average 43 marks representing 62% on the examination.

However, given that the minimum pass-mark laid down is 42 out of 70 or
60% in the paper, it is a cause of considerable concern that the score expected
of Roman Catholic applicants in 2 recruitment campaigns (3 and 4) is
actually below the pass mark (37 out of 70) standing at 53% of the total
marks available. It is an entirely unacceptable situation that non-Roman
Catholic recruits should be expected to score on average 22% more marks
than Roman Catholic applicants in order to gain access to a merit pool were
Roman Catholics applicants are more than three times likely to be successful.
How long will this outrageous situation be allowed to continue?

Those who would defend this concept of institutionalized discrimination have
claimed that this is a necessary evil as a means of correcting a long-standing
imbalance in Roman Catholic numbers in the police, brought about primarily
through the intimidation of potential Roman Catholic recruits by the IRA.

Many people from the Roman Catholic tradition have identified fear of attack
against themselves or their families as their main reason for not joining the
police, rather than any aversion to the RUC, or its successor, the PSNI.

This is reflected in the fact that during the period immediately after the first
paramilitary “cessation” of violence in 1994 and the suspension of
recruitment to the RUC, applicants from a Roman Catholic background, rose
as a percentage from 11% of total applicants to 22% 1. This doubling in
applicants was brought about not through any unfair recruitment policies,
discriminating against one section of our society at the expense of the other,
but rather as a consequence of a decline in the fear of attack against ones
own person or ones family members amongst potential applicants.

This letter was taken from the Irish News on the 27th July 2000: “I want to
make my position clear to my co-Catholics in this part of Ireland. I joined the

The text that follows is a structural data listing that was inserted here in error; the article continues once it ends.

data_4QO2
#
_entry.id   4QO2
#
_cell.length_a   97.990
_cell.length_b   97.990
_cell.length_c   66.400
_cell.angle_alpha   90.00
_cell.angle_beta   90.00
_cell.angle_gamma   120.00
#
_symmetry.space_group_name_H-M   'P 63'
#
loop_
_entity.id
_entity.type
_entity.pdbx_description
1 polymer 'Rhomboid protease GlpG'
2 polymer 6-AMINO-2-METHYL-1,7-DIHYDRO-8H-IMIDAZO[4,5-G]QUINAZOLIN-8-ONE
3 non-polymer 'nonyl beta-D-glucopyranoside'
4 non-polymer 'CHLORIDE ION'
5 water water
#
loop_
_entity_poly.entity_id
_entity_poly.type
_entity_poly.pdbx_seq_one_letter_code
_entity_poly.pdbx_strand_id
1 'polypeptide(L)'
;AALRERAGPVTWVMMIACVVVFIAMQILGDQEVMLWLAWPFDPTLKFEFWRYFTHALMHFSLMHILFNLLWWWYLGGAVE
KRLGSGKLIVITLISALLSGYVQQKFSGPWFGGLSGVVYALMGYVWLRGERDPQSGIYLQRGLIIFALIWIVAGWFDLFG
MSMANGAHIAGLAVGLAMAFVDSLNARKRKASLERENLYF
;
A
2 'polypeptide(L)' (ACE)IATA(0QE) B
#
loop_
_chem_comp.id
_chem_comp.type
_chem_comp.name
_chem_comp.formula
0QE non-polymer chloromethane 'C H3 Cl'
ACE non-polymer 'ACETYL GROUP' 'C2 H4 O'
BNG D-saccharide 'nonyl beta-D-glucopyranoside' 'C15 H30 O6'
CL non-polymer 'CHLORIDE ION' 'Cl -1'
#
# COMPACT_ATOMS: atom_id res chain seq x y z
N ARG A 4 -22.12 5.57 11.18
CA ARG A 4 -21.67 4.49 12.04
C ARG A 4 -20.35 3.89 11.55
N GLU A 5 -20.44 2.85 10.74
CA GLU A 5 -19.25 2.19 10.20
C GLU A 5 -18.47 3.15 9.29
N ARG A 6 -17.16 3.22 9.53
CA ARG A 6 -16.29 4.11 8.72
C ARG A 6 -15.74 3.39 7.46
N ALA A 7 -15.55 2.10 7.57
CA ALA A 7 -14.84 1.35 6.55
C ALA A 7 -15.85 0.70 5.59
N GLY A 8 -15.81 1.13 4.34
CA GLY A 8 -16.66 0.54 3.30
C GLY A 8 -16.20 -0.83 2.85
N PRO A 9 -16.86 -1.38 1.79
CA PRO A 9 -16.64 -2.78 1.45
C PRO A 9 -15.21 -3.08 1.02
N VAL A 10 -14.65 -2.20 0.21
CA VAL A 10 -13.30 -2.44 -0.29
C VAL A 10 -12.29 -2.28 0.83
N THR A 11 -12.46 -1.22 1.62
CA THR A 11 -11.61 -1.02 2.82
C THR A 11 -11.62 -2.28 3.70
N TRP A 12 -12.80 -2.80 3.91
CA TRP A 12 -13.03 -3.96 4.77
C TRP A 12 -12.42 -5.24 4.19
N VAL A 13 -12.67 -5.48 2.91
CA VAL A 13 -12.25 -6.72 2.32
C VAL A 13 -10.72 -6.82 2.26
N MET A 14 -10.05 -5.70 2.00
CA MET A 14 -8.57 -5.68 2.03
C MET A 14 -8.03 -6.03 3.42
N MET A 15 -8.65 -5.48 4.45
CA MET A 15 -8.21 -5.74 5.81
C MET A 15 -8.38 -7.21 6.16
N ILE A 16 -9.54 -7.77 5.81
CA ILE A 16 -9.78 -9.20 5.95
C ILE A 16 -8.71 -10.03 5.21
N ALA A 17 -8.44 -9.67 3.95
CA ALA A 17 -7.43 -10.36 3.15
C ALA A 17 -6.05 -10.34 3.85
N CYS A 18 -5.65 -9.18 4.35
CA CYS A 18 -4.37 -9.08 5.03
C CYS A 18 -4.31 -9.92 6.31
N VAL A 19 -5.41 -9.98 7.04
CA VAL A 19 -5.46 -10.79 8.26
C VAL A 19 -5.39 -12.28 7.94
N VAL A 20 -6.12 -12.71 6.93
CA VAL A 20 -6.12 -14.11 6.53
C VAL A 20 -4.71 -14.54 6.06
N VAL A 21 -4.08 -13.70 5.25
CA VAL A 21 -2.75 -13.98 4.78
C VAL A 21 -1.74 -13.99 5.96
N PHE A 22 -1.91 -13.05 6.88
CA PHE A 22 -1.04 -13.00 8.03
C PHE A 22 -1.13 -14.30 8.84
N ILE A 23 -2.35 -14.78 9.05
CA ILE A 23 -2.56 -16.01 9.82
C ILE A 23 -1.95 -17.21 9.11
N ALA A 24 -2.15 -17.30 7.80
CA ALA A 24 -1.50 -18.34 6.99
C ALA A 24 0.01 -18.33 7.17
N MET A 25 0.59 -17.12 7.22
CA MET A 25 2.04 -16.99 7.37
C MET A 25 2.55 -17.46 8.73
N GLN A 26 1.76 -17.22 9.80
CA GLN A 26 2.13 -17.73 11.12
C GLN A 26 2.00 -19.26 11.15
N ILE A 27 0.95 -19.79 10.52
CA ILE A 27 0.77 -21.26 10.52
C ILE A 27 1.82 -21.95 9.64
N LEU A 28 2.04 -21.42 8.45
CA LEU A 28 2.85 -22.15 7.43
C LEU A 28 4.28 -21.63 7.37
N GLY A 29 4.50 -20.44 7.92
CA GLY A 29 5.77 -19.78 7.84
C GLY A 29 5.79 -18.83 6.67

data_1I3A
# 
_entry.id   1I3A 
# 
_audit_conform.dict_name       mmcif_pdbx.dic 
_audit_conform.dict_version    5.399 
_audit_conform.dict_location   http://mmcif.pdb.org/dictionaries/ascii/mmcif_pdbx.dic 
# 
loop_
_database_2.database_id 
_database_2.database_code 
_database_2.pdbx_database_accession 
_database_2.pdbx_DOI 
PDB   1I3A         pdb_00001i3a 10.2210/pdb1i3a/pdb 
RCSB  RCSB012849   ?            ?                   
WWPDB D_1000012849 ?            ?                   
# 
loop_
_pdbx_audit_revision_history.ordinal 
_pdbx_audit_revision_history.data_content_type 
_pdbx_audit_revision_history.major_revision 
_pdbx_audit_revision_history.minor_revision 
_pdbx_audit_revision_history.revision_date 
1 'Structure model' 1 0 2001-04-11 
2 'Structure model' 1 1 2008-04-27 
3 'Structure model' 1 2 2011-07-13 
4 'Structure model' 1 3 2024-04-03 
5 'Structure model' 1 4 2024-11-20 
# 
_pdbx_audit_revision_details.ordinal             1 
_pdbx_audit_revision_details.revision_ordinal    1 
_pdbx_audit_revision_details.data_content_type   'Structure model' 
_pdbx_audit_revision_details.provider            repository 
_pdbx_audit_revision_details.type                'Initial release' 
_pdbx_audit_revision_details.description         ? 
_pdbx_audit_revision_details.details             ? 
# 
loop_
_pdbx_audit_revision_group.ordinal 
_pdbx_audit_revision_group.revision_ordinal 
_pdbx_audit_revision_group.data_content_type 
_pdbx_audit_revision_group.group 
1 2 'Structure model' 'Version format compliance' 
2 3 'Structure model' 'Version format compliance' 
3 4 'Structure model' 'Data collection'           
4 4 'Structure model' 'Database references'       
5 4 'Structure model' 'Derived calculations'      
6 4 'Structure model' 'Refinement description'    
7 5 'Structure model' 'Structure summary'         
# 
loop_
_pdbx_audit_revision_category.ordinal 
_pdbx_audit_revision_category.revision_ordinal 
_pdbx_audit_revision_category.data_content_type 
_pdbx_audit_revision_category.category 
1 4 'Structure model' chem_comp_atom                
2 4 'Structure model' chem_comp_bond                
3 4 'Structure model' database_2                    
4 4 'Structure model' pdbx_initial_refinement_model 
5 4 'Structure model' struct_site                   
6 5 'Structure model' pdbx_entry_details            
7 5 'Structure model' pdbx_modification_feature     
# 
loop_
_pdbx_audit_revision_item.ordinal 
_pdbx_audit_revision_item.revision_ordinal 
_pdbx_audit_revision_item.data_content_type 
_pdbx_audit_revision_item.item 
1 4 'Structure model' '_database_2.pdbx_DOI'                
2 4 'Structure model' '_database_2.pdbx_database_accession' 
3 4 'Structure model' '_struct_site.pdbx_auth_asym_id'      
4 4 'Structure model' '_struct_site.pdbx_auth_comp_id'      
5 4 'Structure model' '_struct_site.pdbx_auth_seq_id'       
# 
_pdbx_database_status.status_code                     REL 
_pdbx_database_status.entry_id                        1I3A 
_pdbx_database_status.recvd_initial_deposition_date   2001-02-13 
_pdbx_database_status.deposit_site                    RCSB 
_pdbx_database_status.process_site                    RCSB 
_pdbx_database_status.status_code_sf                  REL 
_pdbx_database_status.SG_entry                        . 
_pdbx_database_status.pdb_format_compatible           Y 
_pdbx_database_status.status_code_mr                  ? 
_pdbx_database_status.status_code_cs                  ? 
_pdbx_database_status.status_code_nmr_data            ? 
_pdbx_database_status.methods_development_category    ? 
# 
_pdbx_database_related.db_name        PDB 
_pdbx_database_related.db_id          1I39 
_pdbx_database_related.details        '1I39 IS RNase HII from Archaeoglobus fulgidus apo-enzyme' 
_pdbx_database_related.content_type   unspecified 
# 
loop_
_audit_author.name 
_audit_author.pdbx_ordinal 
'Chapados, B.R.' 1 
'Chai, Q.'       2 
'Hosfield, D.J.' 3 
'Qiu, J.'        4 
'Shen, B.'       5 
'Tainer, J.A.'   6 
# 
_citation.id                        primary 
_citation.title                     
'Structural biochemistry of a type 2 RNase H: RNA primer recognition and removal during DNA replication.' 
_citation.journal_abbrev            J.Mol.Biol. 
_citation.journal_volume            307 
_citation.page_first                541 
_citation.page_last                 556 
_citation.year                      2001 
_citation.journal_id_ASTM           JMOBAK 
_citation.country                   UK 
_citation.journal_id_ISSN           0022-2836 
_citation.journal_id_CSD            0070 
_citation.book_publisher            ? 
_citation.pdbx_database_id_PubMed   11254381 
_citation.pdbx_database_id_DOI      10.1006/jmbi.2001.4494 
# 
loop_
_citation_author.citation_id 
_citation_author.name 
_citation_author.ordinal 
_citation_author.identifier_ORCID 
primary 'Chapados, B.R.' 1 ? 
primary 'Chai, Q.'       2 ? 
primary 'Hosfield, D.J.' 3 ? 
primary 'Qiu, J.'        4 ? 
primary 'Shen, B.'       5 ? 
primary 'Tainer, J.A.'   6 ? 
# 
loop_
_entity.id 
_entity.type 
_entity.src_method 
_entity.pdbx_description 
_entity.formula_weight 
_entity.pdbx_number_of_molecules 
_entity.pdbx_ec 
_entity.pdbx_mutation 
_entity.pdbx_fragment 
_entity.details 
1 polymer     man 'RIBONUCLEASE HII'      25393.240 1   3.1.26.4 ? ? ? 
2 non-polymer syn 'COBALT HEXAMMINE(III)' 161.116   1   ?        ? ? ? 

RUC in 1971 when living in Derry with my mother. My father died in 1964,
leaving us a poor family financially. I joined the police to help my mother
'make ends meet'. When a prominent republican heard of this, he and three of
his 'henchmen' called at my mother's house in the dead of night and
threatened her, physically, over my job. She was told what they would do to
her if I wouldn't resign, and her windows were broken to emphasise the
point. That's the type now in government, that's why Catholics don't join the
 House of Lords Hansard. 27 July 2000.
RUC. Pity these 'henchmen' don't have the background and good character
required for the RUC”. This simple letter bears testimony to the climate of
fear created by the Provisional IRA and their co-travellers in Sinn Fein which
was the real reason in deterring applications from the Catholic community in
Northern Ireland.

It is beyond comprehension that the British Government should have
punished the Protestant community because republican paramilitaries
succeeded in deterring so many young Roman Catholics from joining the

Denis Bradley, the nationalist vice-chairman of the Policing Board has
admitted that 50-50 recruitment to the PSNI is an “aberration” adding that
“it should be got rid of as soon as possible”. I would contend that the time for
getting rid of 50-50 recruitment is now. Discrimination against any person on
the basis of their religious belief or background is entirely unacceptable
whatever the motivations behind it.

After years of authorized discrimination against thousands of EU citizens, is
the   Commission    going   to   lend   itself   to   the   continuance   of   such
institutionalized offence to the very fundamental rights which it claims to
espouse? Or, is the Commission going to live up not just to the aspirations
but basic requirements of international affirmations against discrimination
and call a halt to this absurd endorsement of illegality?